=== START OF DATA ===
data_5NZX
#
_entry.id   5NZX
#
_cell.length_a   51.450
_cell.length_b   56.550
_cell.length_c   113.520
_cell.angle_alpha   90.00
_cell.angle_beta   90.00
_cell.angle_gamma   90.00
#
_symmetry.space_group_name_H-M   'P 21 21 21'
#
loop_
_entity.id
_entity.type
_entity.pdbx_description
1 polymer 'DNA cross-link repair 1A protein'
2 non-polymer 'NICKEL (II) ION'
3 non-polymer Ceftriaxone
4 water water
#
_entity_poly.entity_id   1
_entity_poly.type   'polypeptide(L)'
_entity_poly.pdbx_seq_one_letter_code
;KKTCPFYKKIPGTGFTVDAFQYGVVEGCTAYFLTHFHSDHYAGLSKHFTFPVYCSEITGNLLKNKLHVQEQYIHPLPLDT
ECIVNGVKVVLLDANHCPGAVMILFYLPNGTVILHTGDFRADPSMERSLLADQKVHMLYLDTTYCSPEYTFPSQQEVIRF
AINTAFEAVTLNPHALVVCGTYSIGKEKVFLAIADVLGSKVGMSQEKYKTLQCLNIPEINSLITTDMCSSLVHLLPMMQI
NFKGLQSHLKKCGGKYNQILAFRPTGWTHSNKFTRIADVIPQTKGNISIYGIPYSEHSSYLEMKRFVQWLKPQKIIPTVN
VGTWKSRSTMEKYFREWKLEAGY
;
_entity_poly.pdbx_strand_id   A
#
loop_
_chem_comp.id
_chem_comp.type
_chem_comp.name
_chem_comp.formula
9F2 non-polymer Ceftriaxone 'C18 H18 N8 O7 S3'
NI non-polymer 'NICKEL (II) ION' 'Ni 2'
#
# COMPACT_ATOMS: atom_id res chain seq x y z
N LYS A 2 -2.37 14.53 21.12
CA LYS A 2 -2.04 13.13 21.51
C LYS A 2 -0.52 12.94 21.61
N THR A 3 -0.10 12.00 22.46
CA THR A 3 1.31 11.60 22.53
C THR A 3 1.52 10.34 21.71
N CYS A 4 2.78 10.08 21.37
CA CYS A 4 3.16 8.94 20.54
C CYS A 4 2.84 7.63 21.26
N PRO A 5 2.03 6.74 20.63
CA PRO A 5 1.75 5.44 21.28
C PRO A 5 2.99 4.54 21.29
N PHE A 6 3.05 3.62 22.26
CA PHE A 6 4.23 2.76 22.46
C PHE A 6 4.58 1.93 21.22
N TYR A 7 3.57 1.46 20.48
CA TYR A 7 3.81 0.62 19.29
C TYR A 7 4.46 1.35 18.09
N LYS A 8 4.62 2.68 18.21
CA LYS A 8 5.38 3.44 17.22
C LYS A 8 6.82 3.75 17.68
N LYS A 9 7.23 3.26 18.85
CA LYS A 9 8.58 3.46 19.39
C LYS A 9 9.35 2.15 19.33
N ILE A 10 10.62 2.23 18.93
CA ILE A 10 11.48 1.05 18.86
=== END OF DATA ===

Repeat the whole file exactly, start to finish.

data_5NZX
#
_entry.id   5NZX
#
_cell.length_a   51.450
_cell.length_b   56.550
_cell.length_c   113.520
_cell.angle_alpha   90.00
_cell.angle_beta   90.00
_cell.angle_gamma   90.00
#
_symmetry.space_group_name_H-M   'P 21 21 21'
#
loop_
_entity.id
_entity.type
_entity.pdbx_description
1 polymer 'DNA cross-link repair 1A protein'
2 non-polymer 'NICKEL (II) ION'
3 non-polymer Ceftriaxone
4 water water
#
_entity_poly.entity_id   1
_entity_poly.type   'polypeptide(L)'
_entity_poly.pdbx_seq_one_letter_code
;KKTCPFYKKIPGTGFTVDAFQYGVVEGCTAYFLTHFHSDHYAGLSKHFTFPVYCSEITGNLLKNKLHVQEQYIHPLPLDT
ECIVNGVKVVLLDANHCPGAVMILFYLPNGTVILHTGDFRADPSMERSLLADQKVHMLYLDTTYCSPEYTFPSQQEVIRF
AINTAFEAVTLNPHALVVCGTYSIGKEKVFLAIADVLGSKVGMSQEKYKTLQCLNIPEINSLITTDMCSSLVHLLPMMQI
NFKGLQSHLKKCGGKYNQILAFRPTGWTHSNKFTRIADVIPQTKGNISIYGIPYSEHSSYLEMKRFVQWLKPQKIIPTVN
VGTWKSRSTMEKYFREWKLEAGY
;
_entity_poly.pdbx_strand_id   A
#
loop_
_chem_comp.id
_chem_comp.type
_chem_comp.name
_chem_comp.formula
9F2 non-polymer Ceftriaxone 'C18 H18 N8 O7 S3'
NI non-polymer 'NICKEL (II) ION' 'Ni 2'
#
# COMPACT_ATOMS: atom_id res chain seq x y z
N LYS A 2 -2.37 14.53 21.12
CA LYS A 2 -2.04 13.13 21.51
C LYS A 2 -0.52 12.94 21.61
N THR A 3 -0.10 12.00 22.46
CA THR A 3 1.31 11.60 22.53
C THR A 3 1.52 10.34 21.71
N CYS A 4 2.78 10.08 21.37
CA CYS A 4 3.16 8.94 20.54
C CYS A 4 2.84 7.63 21.26
N PRO A 5 2.03 6.74 20.63
CA PRO A 5 1.75 5.44 21.28
C PRO A 5 2.99 4.54 21.29
N PHE A 6 3.05 3.62 22.26
CA PHE A 6 4.23 2.76 22.46
C PHE A 6 4.58 1.93 21.22
N TYR A 7 3.57 1.46 20.48
CA TYR A 7 3.81 0.62 19.29
C TYR A 7 4.46 1.35 18.09
N LYS A 8 4.62 2.68 18.21
CA LYS A 8 5.38 3.44 17.22
C LYS A 8 6.82 3.75 17.68
N LYS A 9 7.23 3.26 18.85
CA LYS A 9 8.58 3.46 19.39
C LYS A 9 9.35 2.15 19.33
N ILE A 10 10.62 2.23 18.93
CA ILE A 10 11.48 1.05 18.86